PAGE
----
ALISON LAI: Government knocked back request for a tiny sum that would have helped find vital alcohol and drug data
The Federal Election is over and another Tasmanian State Budget has been tabled. Millions of dollars have been committed to small business, tourism, infrastructure and health, yet for those delivering alcohol, and other drug programs the silence is deafening.
The Coalition Government made no commitments to tackling alcohol and other drug issues, and the 2019-20 State Budget sent a clear message that Tasmania’s issue with alcohol and other drugs is not a priority.
With waiting lists for Tasmanians attempting to access alcohol and other drug treatment services and insufficient funding being invested into preventive programs, the lack of concern to this issue is both frustrating and puzzling.
Every year in Australia, one in 20 deaths are attributed to alcohol or other drugs, and one in eight to tobacco.
Here in Tasmania, our relationship with drugs accounts for almost 800 emergency presentations and more than 2200 hospital admissions every year.
Drug use was involved in 52 per cent of burglaries, assault and public disorder crimes, one third of our road traffic injuries, not including the 2000-plus Tasmanians charged with drink driving and last year drugs contributed to more than 815 public assaults across our island.
So why is the issue not seen as a priority? It’s not because advice has been lacking on where funding is needed, and it’s certainly not because the financial ask is too big.
Before the 2019-2020 State Budget, the Alcohol, Tobacco and other Drugs Council sought a small investment of $75,000 towards a project that would have consolidated the collection of alcohol and other drug data.
This request was purposefully modest to be considerate of a fragile budget, and designed in collaboration with community partners, including Primary Health Tasmania who would have matched the government’s investment.
The Tasmanian Government knew this, and still didn’t see it as a suitable investment despite the $75,000 request being the equivalent of 0.03 per cent of the additional $240 million they are funnelling into the Tasmanian Health Service.
The Tasmanian Government was also aware this work would have strengthened our understanding of drug issues across Tasmania and provided the Government with the necessary information to ensure they are investing in the right services to meet demand — information they do not currently have.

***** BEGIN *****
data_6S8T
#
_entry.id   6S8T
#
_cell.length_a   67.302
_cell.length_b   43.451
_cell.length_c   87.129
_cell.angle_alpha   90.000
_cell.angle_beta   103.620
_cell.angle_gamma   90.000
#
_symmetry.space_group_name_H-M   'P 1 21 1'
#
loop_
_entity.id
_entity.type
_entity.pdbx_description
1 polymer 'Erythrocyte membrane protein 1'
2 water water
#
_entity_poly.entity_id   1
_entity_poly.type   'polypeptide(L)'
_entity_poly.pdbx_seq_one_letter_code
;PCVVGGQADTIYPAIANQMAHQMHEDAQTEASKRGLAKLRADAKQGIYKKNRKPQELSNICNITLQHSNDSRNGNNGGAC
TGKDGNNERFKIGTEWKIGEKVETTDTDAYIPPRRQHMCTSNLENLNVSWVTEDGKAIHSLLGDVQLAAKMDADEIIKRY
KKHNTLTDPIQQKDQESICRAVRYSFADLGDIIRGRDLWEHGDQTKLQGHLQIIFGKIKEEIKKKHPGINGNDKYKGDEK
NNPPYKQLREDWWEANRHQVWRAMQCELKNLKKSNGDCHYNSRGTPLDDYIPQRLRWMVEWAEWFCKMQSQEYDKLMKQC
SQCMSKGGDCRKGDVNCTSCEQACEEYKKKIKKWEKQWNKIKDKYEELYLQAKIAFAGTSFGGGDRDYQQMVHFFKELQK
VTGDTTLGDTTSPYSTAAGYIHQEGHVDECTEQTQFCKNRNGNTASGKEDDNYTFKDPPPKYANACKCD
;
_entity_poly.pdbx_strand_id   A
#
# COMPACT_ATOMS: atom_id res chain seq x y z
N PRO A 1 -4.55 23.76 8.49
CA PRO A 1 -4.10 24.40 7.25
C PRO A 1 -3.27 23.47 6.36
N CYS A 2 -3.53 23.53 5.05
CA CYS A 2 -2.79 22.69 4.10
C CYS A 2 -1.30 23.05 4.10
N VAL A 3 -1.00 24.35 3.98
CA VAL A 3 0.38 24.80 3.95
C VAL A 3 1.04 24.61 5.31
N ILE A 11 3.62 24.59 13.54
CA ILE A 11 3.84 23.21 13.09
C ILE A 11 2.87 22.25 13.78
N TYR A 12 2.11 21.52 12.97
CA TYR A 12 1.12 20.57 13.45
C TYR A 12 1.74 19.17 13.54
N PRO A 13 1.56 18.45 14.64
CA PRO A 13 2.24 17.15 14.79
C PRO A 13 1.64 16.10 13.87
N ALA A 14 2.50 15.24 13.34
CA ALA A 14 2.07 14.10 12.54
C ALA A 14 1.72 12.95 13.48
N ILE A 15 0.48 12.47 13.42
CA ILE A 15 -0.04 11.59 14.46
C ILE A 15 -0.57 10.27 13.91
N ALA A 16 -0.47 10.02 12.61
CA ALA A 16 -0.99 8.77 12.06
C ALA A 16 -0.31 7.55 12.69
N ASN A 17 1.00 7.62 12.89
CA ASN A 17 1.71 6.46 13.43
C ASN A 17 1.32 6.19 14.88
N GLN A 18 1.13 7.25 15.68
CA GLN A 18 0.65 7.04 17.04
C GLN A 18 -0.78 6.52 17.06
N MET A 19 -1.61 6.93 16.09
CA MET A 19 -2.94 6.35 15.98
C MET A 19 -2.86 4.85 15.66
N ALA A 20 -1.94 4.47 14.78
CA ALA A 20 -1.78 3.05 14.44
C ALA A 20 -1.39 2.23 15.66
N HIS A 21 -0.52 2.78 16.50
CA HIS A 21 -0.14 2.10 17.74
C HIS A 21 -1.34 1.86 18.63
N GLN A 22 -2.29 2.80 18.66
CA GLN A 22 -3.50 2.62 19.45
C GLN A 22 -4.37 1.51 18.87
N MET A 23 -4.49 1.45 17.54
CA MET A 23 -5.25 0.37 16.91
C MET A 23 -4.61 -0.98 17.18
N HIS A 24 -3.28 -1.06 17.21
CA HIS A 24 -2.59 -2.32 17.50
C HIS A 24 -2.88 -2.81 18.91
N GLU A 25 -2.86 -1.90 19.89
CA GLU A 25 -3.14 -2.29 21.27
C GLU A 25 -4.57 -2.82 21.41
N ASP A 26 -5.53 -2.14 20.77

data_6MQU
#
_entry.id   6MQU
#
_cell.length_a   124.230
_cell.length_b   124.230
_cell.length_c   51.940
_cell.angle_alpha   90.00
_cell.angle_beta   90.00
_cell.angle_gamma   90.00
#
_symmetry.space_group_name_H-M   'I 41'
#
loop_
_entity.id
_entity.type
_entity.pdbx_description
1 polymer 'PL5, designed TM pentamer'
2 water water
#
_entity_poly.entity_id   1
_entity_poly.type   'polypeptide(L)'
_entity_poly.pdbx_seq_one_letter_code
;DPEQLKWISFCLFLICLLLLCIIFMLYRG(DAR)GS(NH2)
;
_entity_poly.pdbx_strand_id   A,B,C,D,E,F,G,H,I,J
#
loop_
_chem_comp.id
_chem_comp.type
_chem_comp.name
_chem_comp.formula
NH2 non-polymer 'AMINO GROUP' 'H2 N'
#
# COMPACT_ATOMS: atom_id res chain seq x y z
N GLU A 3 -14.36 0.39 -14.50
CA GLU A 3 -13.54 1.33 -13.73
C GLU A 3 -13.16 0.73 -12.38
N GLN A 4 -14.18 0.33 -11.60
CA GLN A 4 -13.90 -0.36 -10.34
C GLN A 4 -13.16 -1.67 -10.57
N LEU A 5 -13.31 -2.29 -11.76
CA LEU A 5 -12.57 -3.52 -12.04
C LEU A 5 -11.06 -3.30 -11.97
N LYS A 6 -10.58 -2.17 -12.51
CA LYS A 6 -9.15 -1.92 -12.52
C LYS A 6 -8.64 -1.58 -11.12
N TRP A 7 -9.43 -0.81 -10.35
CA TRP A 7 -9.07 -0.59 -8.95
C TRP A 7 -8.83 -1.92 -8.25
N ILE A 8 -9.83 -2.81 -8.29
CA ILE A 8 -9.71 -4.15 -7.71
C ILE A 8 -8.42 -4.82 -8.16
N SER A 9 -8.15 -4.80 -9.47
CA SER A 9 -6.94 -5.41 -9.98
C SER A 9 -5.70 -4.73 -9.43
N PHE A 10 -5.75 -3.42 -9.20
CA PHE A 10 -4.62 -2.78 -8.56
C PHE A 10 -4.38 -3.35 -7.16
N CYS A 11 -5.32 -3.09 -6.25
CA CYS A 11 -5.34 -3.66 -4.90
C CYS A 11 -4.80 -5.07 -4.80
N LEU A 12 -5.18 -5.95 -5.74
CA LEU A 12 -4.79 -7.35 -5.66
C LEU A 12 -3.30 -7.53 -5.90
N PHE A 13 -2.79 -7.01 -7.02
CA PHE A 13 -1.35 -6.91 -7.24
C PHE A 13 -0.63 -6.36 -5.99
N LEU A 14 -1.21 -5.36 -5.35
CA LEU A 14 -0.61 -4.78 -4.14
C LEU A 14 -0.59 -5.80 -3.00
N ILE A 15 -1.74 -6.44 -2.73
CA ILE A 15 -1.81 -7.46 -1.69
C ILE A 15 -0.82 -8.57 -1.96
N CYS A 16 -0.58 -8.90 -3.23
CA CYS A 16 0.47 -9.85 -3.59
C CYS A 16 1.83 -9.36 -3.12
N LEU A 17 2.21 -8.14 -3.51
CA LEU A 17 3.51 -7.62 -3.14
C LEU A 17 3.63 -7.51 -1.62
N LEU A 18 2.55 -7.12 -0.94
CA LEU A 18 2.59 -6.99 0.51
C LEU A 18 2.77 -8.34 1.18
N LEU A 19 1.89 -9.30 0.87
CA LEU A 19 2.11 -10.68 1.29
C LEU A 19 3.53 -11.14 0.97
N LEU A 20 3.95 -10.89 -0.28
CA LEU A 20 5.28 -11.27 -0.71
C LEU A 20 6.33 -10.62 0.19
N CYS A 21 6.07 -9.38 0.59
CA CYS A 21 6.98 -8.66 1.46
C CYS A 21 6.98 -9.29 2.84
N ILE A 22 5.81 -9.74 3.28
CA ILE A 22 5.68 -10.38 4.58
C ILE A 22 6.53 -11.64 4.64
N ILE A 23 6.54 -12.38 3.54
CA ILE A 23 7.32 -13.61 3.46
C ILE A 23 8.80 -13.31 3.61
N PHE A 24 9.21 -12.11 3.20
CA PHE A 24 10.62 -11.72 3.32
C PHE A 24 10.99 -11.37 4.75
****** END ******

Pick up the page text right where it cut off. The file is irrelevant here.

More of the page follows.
Yet, it was still not enough and their unwillingness is perplexing particularly when we know the pervasive impact of drugs on Tasmanian’s mental health, education outcomes, homelessness, domestic violence and child protection matters.
With clear evidence of the significance of the problem and low cost collaborative strategies being developed, perhaps the reason for the lack of political will is the sobering reality that the topic of drugs makes our government uncomfortable. Could this uncomfortableness come from a lingering perception that drug use is something to consider as sordid, shameful or disreputable?
Perhaps it comes from an underlying disapproval of people who use drugs, particularly those who need assistance to stop, founded in a belief that everyone should be able to control their substance use and if they can’t then they need to be accountable for their actions.
I know some want to believe that our national inaction on drugs is due to an unhealthy relationship between our governments and the alcohol and pharmaceutical corporations.
I prefer to believe our government is uncomfortable with the topic because they don’t know where to start addressing an issue that is complex, overlaps with the justice system, and among all the other competing health priorities is simply getting lost.
But we must end the silence because if the Tasmanian Government can’t talk openly about the issue, then how do we expect our communities to.
We must because there’s too many misconceptions about the types of drugs that Tasmanians are using.
This includes the alarm being focused on illicit drugs and the lack of concern being given to the increasing harm of prescription medication, particularly opioids and the long-term health conditions caused by alcohol such as stomach cancer.
We must because we are developing a negativity bias towards the topic of drugs that distorts the positive progress being made with the development of new medicinal drugs, and the evolution of existing drugs, like cannabis to treat health conditions.
We must because when there is harm, drugs don’t discriminate.
They are impacting Tasmanians regardless of age, culture, income, educational attainment, location or gender, and anyone who thinks that this is an issue impacting others is being naive.
There are thousands of Tasmanians who should be accessing treatment who are not, and there are thousands of young Tasmanians who are not learning about the risks of all drug types, legal, regulated and illegal.
We must end the silence and if the Tasmanian Government is uncomfortable it needs to stop and join the conversation.